bioethics

A recent Supreme Court case presents the question of whether it's ethical to execute an inmate suffering from dementia, one who can no longer recall the crime.
Just because something is documented in a medical chart doesn't make it more accurate. How it's conveyed, and in what context, greatly matters.
There are precedents in healthcare to tethering financial compensation to body parts, as in the case with egg or sperm donation, and surrogacy. Are organs any different?
If the goal is guaranteeing the safety of children, as well as protecting the general population being from infectious diseases, then why is the act of shaming playing any role in vaccine compliance?
A recent Pennsylvania Supreme court ruling, recognizing what it means to be a doctor, is not a solution but a problem. Authors in The New England Journal of Medicine beg to differ.  
With a constant surge of competing profit centers fragmenting healthcare, more layers than ever are conspiring to erode the doctor-patient relationship. Here is a guide to being your own advocate. It will help reduce your anxiety, eliminate unnecessary suffering and improve outcome and recovery.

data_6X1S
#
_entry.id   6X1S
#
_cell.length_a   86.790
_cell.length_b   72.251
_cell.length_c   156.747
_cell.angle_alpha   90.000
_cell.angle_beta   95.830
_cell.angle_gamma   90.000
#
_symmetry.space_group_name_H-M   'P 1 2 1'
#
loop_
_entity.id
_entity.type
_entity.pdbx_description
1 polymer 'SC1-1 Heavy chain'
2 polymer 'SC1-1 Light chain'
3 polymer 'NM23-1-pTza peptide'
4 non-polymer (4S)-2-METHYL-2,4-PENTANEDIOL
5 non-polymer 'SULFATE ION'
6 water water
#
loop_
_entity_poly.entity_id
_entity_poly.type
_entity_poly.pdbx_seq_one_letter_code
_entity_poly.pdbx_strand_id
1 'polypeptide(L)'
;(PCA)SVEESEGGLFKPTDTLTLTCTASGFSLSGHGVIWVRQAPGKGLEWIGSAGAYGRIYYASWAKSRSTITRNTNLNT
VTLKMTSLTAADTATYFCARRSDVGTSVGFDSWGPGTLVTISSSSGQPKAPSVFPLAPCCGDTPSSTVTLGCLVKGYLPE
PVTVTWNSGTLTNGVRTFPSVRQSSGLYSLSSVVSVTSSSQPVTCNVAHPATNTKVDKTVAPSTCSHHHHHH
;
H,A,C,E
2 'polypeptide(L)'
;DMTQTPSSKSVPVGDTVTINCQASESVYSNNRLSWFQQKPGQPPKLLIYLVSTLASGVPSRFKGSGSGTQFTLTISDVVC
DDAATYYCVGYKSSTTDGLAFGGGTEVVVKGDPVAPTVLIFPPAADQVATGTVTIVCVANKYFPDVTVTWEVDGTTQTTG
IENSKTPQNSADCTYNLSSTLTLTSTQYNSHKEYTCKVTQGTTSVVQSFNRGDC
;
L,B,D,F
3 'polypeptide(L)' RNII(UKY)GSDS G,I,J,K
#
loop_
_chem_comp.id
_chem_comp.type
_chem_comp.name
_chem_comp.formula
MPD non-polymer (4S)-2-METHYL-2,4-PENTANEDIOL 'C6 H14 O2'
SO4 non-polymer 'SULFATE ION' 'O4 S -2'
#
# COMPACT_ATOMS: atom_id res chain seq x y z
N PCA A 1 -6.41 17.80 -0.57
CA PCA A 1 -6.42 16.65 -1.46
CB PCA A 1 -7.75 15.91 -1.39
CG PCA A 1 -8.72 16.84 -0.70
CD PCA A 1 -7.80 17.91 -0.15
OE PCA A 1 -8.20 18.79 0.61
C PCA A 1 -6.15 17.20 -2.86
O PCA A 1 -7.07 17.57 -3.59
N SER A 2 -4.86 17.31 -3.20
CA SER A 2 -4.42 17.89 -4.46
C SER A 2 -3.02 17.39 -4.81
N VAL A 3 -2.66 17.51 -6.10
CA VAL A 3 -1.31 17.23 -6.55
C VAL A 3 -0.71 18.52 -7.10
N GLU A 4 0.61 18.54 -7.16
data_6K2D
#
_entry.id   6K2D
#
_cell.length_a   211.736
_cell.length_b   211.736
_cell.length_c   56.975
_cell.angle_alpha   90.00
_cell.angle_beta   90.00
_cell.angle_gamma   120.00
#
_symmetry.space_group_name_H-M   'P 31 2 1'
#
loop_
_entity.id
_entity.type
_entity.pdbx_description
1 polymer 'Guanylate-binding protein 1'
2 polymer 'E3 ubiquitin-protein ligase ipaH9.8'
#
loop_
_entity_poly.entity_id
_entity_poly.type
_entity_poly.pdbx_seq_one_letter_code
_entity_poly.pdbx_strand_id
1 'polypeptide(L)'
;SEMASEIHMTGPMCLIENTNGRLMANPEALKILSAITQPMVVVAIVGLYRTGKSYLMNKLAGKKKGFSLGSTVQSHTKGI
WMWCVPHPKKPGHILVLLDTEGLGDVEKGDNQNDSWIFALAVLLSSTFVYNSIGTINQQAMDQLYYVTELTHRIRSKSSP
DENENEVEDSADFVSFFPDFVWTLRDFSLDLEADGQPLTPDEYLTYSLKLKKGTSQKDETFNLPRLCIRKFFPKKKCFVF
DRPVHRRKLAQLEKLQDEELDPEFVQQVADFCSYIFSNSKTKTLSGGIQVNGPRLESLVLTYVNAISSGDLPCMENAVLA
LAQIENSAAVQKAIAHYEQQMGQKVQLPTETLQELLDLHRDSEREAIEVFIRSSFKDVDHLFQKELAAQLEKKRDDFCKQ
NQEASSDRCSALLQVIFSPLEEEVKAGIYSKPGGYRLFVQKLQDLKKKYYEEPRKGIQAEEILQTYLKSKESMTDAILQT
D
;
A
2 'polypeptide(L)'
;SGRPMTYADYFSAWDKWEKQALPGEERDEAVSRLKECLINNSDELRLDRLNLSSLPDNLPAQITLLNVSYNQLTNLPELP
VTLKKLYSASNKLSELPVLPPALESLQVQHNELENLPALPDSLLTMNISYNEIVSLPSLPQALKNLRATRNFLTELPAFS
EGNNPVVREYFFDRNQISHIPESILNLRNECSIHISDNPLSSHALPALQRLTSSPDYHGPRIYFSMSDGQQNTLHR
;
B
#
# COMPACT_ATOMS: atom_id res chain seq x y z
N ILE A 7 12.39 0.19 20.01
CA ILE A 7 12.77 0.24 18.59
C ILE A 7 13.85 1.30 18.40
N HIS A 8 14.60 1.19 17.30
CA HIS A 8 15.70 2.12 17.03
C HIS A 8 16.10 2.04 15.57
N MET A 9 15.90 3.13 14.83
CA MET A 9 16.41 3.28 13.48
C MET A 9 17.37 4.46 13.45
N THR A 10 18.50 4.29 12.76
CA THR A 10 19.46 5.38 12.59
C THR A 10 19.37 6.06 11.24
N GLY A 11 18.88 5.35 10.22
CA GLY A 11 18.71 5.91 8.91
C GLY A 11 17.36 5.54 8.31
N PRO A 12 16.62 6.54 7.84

It's no surprise that controlling your future, by stopping the development of medical conditions, draws a captive audience. But is that what genetic testing actually does?
When lawyers and marketing firms can directly target patients via their mobile phones – while, yes, even in the ER – the time is yesterday to preserve the once-presumed protected health information.
A premature infant is born with a form of severe lung injury that carries a 20% chance of survival. Her physician decides to throw a medical “Hail Mary” and try an untested adult technique to bypass the injured lungs. The infant survives, and after a few more tries, the physician realizes that the survival rate may be as high as 80% with this new treatment. Does he know enough that the treatment should become standard practice, or is a randomized clinical trial required?
Is it time to re-examine concerns surrounding the intersection of patient privacy and a loved one seeking elected office?
To get us closer to an answer to that question, consider this example: The American Academy of Pediatrics’ recent strategy that makes it acceptable for doctors – as a last resort – to refuse to allow families who decline vaccination to be a part of their practice.
Under the guise of improving care, it can be argued that electronic medical records end up diminishing it. Here's how.